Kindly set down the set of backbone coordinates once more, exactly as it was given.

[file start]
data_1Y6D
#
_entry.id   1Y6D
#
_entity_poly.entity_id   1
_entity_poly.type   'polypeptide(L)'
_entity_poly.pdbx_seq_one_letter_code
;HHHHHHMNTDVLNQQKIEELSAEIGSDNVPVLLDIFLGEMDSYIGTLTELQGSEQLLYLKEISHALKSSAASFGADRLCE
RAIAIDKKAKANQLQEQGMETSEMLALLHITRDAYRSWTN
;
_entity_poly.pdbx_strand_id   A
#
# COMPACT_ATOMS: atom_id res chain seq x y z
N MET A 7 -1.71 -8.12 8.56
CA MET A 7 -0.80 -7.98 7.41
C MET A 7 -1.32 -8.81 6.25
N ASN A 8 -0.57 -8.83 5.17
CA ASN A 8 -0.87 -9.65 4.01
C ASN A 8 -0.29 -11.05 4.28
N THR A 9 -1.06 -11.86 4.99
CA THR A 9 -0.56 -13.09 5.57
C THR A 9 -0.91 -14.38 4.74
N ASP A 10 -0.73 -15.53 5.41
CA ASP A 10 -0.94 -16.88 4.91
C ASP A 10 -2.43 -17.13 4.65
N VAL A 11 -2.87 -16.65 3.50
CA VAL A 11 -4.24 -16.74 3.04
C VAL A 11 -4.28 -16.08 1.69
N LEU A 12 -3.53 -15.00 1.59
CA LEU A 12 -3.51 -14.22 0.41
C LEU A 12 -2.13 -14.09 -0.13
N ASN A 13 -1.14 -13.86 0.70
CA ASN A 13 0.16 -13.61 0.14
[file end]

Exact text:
data_1Y6D
#
_entry.id   1Y6D
#
_entity_poly.entity_id   1
_entity_poly.type   'polypeptide(L)'
_entity_poly.pdbx_seq_one_letter_code
;HHHHHHMNTDVLNQQKIEELSAEIGSDNVPVLLDIFLGEMDSYIGTLTELQGSEQLLYLKEISHALKSSAASFGADRLCE
RAIAIDKKAKANQLQEQGMETSEMLALLHITRDAYRSWTN
;
_entity_poly.pdbx_strand_id   A
#
# COMPACT_ATOMS: atom_id res chain seq x y z
N MET A 7 -1.71 -8.12 8.56
CA MET A 7 -0.80 -7.98 7.41
C MET A 7 -1.32 -8.81 6.25
N ASN A 8 -0.57 -8.83 5.17
CA ASN A 8 -0.87 -9.65 4.01
C ASN A 8 -0.29 -11.05 4.28
N THR A 9 -1.06 -11.86 4.99
CA THR A 9 -0.56 -13.09 5.57
C THR A 9 -0.91 -14.38 4.74
N ASP A 10 -0.73 -15.53 5.41
CA ASP A 10 -0.94 -16.88 4.91
C ASP A 10 -2.43 -17.13 4.65
N VAL A 11 -2.87 -16.65 3.50
CA VAL A 11 -4.24 -16.74 3.04
C VAL A 11 -4.28 -16.08 1.69
N LEU A 12 -3.53 -15.00 1.59
CA LEU A 12 -3.51 -14.22 0.41
C LEU A 12 -2.13 -14.09 -0.13
N ASN A 13 -1.14 -13.86 0.70
CA ASN A 13 0.16 -13.61 0.14